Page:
G7 performance on climate change
G7 Summit

G7 performance on climate change

Despite recent challenges in international cooperation, the G7’s climate compliance has improved – but much more than incremental action is needed to keep global temperatures below catastrophic levels

The six years leading up to 2021 have been the hottest since the 21st century began, and 2021 will likely be just as hot. Many people and governments are implementing policies to reduce their emissions, with some success. However, to keep global temperatures from rising more than 1.5°C above pre-industrial levels, much more than incremental action is needed. Can the United Kingdom lead the G7 in raising members’ ambition for climate action at its Cornwall Summit?


G7 summits up to 1979 dedicated none of their conclusions in their communiqués to climate change. This performance rose incrementally, averaging 1% per summit up to 1989 and 2% from 1990 to 2004. From 2005 to 2014, it jumped to 12%, and 13% from 2015 to 2019.

The 2020 summit was cancelled, and the Virtual Summit on 16 March responded to the COVID-19 crisis without addressing climate change. Under the UK’s 2021 presidency, climate change took 12% of the communiqué issued at the Virtual Summit on 19 February.


The trend for G7 climate change commitments partly mirrors that with the conclusions. Since 1985, the G7 has made 319 politically binding climate commitments, rising over time.

Summits from 1979 to 1989 made a total of five commitments, averaging less than one per summit. From 1990 to 2004, the 42 commitments averaged three per summit. From 2005 to 2014 there were 221 commitments for 22 per summit on average.

Summits between 2015 and 2019, made 51 commitments, averaging seven per summit. None were made in 2020. The 2021 Virtual Summit made three climate commitments.


Members’ compliance with their climate commitments rose too, even between 2014 and 2019, when fewer commitments were made and tensions rose among the leaders. The G7 Research Group has assessed 92 climate commitments made from 1985 to 2019. Their 73% average compliance is slightly below the G7’s 76% average for 594 assessments across all subjects and years.Climate compliance up to 1989 averaged only 54%. It rose to 73% by 2004, to 75% by 2014 and to 80% by 2020.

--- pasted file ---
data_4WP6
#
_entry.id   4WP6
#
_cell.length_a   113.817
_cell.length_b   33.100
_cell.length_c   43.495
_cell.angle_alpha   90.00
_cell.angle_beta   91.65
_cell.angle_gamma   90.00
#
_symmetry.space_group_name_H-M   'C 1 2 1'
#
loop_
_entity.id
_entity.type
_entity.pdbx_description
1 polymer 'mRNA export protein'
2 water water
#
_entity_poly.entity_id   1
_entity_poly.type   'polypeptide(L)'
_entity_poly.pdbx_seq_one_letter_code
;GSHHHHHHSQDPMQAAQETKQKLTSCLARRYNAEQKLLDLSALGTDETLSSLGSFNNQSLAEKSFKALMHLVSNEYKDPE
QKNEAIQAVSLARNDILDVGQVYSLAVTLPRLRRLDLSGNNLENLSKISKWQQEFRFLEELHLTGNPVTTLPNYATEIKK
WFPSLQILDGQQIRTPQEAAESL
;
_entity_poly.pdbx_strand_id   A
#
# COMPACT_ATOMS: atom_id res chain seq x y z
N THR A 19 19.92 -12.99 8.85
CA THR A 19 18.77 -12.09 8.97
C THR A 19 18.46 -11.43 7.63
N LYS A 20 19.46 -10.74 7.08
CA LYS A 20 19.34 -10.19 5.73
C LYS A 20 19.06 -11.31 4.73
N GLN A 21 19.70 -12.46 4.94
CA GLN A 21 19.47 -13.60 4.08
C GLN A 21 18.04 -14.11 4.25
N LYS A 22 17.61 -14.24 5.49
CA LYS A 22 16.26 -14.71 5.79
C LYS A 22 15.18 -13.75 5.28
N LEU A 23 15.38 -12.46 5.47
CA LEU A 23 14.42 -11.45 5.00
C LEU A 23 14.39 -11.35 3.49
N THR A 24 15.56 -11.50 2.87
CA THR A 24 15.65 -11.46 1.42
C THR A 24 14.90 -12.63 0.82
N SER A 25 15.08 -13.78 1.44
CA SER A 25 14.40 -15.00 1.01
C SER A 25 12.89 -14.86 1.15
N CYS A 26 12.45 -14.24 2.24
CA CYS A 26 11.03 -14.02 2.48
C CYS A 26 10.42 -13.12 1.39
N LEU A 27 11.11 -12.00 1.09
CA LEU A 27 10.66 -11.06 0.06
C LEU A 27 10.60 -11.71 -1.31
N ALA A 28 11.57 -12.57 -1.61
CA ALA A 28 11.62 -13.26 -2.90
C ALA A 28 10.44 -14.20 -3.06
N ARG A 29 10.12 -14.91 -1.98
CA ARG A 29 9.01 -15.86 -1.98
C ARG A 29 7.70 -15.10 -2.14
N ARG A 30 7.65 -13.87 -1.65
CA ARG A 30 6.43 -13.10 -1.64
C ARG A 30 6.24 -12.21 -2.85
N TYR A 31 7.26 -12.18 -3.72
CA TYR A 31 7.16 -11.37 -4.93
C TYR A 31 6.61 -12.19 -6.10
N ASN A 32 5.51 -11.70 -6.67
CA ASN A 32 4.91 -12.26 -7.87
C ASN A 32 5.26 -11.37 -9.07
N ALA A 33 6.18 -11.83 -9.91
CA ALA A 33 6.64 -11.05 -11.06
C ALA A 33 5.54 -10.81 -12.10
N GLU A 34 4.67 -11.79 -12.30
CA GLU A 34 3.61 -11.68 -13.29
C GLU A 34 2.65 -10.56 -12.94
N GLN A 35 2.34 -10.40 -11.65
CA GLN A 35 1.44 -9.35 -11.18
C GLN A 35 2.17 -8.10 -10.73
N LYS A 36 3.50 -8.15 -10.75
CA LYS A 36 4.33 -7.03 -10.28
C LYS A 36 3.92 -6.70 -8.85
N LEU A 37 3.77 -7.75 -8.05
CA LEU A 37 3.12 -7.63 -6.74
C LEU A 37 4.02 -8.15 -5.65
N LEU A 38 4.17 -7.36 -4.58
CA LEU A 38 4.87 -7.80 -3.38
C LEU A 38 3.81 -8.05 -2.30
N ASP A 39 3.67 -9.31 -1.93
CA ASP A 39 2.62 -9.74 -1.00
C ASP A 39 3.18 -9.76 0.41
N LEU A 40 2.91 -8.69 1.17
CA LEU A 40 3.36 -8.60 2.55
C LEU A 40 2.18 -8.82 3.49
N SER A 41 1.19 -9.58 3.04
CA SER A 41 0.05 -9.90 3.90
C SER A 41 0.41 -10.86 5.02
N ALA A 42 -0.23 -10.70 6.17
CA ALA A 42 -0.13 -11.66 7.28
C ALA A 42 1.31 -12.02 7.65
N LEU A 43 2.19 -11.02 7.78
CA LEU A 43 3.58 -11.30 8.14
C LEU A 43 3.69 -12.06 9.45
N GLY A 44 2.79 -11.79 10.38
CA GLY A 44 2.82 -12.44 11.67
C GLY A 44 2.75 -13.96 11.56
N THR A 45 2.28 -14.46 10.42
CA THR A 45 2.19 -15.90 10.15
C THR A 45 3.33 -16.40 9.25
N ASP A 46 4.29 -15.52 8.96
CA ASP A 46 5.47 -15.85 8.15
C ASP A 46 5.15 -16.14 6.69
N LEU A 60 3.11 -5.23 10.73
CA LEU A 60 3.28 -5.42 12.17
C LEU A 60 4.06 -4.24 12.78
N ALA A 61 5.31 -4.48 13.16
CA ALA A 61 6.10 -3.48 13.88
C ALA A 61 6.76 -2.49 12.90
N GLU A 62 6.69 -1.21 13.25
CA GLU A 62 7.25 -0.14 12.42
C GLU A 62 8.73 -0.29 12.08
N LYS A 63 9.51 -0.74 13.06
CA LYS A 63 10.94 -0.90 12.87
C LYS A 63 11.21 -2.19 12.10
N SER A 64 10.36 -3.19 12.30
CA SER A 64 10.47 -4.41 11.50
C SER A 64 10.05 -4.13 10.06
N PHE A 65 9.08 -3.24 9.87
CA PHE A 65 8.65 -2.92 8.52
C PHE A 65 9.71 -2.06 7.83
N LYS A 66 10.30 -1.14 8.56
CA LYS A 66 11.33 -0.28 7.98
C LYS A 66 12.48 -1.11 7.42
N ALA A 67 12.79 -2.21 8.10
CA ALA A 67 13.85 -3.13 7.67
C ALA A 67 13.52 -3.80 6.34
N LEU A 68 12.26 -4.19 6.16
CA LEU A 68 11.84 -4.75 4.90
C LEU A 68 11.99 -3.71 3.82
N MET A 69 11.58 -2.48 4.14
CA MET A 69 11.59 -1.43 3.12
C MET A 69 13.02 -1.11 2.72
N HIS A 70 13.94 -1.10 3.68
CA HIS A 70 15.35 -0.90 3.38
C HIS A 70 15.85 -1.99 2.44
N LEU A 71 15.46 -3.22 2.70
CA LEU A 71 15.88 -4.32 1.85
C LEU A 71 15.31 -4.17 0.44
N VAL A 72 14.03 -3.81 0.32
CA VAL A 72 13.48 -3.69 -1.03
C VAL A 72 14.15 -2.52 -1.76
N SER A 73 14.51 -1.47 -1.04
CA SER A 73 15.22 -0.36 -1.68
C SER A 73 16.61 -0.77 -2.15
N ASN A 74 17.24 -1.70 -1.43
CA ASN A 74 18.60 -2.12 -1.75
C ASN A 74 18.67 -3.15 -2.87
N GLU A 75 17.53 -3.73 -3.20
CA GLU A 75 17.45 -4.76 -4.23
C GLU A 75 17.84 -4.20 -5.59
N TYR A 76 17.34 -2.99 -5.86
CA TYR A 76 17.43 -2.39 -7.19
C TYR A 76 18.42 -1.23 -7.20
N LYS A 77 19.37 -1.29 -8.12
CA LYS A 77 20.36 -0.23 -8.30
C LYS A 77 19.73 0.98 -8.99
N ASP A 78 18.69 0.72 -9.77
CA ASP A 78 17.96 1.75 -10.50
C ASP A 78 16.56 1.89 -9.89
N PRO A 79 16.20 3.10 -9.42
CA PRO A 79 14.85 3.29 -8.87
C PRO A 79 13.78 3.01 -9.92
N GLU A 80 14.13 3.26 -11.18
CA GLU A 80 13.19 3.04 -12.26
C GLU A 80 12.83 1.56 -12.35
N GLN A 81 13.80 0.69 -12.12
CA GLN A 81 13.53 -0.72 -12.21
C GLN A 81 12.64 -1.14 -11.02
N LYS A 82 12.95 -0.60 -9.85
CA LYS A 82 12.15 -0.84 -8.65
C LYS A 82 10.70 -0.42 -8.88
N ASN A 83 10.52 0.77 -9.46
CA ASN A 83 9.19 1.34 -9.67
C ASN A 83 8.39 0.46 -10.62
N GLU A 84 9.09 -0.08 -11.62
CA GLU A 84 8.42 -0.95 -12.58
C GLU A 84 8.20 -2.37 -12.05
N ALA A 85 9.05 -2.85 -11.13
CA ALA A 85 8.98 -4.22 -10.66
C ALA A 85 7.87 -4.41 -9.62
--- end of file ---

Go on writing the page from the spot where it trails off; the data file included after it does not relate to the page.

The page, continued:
One possible cause of compliance is internal institutional support. Holding pre-summit environment ministerial meetings and creating an official level body for climate and the environment seem to raise compliance with leaders’ climate commitments. Over the 20 years with one meeting of environment ministers, climate compliance averaged 77%, compared to the 69% average for the 16 years with no meeting. Years when an official level body was created had a 33% increased chance of higher compliance.

A second cause is surrounding summit support. The G20’s compliance with its own climate commitments appears to affect G7 compliance, even when the content of the G7 and G20 commitments do not coincide. G7 climate commitments are 9% more likely to have higher compliance for each 10% increase in the G20’s average compliance in that same year. High-level UN climate summits also seem to help raise G7 climate compliance.

A third cause is non-state actor engagement, in particular Indigenous peoples and cities. Summits with a reference to Indigenous peoples had 85% compliance with their climate commitments compared to 72% for those with no reference. Summits that referenced cities had 76% compared to the two summits with no references at 72%.
A fourth cause is the specific language in the commitment, such as a reference to a past G7 summit (78% compliance), the Paris Agreement or United Nations Framework Convention on Climate Change (77%), or to the private sector (77%). Commitments with binding language averaged 75%, a one-year timetable averaged 74% and a quantifiable target averaged 73%. Catalysts that may constrain compliance include a multiyear timetable (72%), low binding language (72%) and references to civil society or a regional facility (50%) or least developed countries (45%).

A fifth cause is synergy. The highest compliance came on climate commitments referring to the economy, markets and growth at 85% and natural disasters at 80%. Those on transportation averaged 78%, energy 75% and technology 74%. Lower compliance came on education at 72%, environmental pollution at 68%, health at 59%, food security at 56%, sustainable development at 56% and forests at 55%.

A sixth cause is money mobilised. The G7’s compliance with its climate finance commitments was only 68%.


The G7’s climate compliance has improved, despite recent challenges in international cooperation. Accountability measures matter and should be used, but will not work alone. A global paradigm shift and radical transformative change are needed to restore the balance of power between humanity and the rest of nature.